Please give me your feedback on this draft article 😉 It is intended for publication on FSFE.org so for now it is All Rights reserved.
Free Software is defined by four freedoms, and intends to create ethical relationships in the digital age of society, based on trust, responsibility and freedom.
In a world where we rely increasingly upon Information Technologies such as software and networks, it is important to realize software is more than code. The effects of programs go beyond the limited scope of developers, and contribute to shape our future.
The Free Software movement aims at making this future possible for everyone by ensuring fundamental principles of freedom for all, equally.
In order to achieve this goal, Richard M. Stallman defined four freedoms. At first sight however, these criteria are only valuable to hackers and developers. It is true that for most users access to source code does not seem important, neither do the rights to modify and publish improvements. The utility of software freedom is not obvious for all because only few have the capacity to enjoy hacking.
Free Software is valuable to society since it enables the emergence of a system, in the same perspective as Democracy. Democracy leads to the transformation of political systems, especially towards more freedom for all. However, in order to achieve this the political system goes through several steps before everyone value political rights. The fact that someone cannot enjoy the freedom given by the system does not mean he cannot enjoy its effects. To illustrate this, think of the process of an election.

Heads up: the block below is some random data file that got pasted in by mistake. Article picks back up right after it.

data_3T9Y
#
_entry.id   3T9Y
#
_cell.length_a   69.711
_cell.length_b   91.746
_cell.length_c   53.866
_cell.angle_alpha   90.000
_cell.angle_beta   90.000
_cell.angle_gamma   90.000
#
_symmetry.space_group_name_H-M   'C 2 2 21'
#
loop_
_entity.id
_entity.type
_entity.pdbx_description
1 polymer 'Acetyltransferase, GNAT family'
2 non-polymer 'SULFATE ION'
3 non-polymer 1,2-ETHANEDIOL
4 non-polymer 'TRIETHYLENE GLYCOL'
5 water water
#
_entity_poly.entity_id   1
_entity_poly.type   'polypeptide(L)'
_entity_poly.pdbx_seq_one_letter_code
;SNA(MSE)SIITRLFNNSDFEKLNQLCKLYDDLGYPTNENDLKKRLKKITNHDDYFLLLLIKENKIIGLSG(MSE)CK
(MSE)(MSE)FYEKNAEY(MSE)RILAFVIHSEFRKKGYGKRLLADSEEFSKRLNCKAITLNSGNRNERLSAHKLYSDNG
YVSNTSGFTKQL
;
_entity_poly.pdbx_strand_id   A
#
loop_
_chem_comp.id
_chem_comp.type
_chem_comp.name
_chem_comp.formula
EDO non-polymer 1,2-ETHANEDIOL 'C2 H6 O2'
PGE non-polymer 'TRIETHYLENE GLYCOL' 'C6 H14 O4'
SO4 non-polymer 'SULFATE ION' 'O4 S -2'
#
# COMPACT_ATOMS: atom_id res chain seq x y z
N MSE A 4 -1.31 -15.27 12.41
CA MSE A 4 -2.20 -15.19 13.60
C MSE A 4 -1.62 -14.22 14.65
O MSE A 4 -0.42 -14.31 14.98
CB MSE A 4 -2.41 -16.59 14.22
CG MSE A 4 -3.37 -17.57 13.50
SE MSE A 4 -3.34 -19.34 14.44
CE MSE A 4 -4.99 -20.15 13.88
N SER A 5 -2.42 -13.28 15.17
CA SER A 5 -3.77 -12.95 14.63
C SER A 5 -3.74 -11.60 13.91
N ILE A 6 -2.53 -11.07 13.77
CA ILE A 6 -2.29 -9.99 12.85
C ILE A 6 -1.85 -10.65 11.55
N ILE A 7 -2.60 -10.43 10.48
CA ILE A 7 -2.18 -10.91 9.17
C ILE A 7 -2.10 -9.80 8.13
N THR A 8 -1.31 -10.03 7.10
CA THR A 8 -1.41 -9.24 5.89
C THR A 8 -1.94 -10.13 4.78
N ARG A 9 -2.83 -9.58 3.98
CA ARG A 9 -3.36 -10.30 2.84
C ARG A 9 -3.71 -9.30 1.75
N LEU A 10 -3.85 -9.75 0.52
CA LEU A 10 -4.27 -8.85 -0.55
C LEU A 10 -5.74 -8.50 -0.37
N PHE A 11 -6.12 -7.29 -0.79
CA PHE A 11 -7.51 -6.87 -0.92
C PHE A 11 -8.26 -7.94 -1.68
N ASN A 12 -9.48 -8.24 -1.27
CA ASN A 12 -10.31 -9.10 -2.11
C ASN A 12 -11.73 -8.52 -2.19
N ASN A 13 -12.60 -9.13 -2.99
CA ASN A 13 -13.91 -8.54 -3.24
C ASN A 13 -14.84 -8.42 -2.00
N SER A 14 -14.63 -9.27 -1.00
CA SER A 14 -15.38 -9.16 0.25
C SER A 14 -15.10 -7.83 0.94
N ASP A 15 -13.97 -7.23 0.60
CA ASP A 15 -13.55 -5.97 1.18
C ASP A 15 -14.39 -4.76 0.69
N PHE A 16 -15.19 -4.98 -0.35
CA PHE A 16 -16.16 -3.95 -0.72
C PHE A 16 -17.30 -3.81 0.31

The Constitution gives to every citizen over a certain age the right to be candidate in a political election. But it does not mean that everyone will, because only some citizens have the capacity and want to become politicians. Would you say that Democracy does not matter because you do not want to be in politics? No, the scope of Democracy is larger than just the election system. Whether you participate directly or not, you as a citizen enjoy the effects of freedom in your political system.
Quite the same distinction occurs in Free Software. Its licences grant rights to use, share, study and improve the program. But it does not mean that everyone will. These rights are fundamental for the software system because nothing stops you if you want to learn how software works or how to read source code. It depends on your own choice.
Thus, Free Software concurs to a system in which developers and users are equal and potential hackers. It results in a system in which freedom and equality are at core.
That is also why Free Software is good for business and for education. Because if your creation is better than the competition, you are allowed to start yourself.
It is also important for education because Free Software gives everyone the right to read and understand source code. And this is a very important step toward a free society in the digital age, when technology will be even more invasive. It is important that more people are able to read and modify source code, so that it is not an extreme minority of people who shape the system for us.
This is a question of social control. What freedom will we have in a society of digital illiterates? Free Software enables people to be in control in digital society and gives the possibility to learn, to read and to write.
“Free Software, Free Society”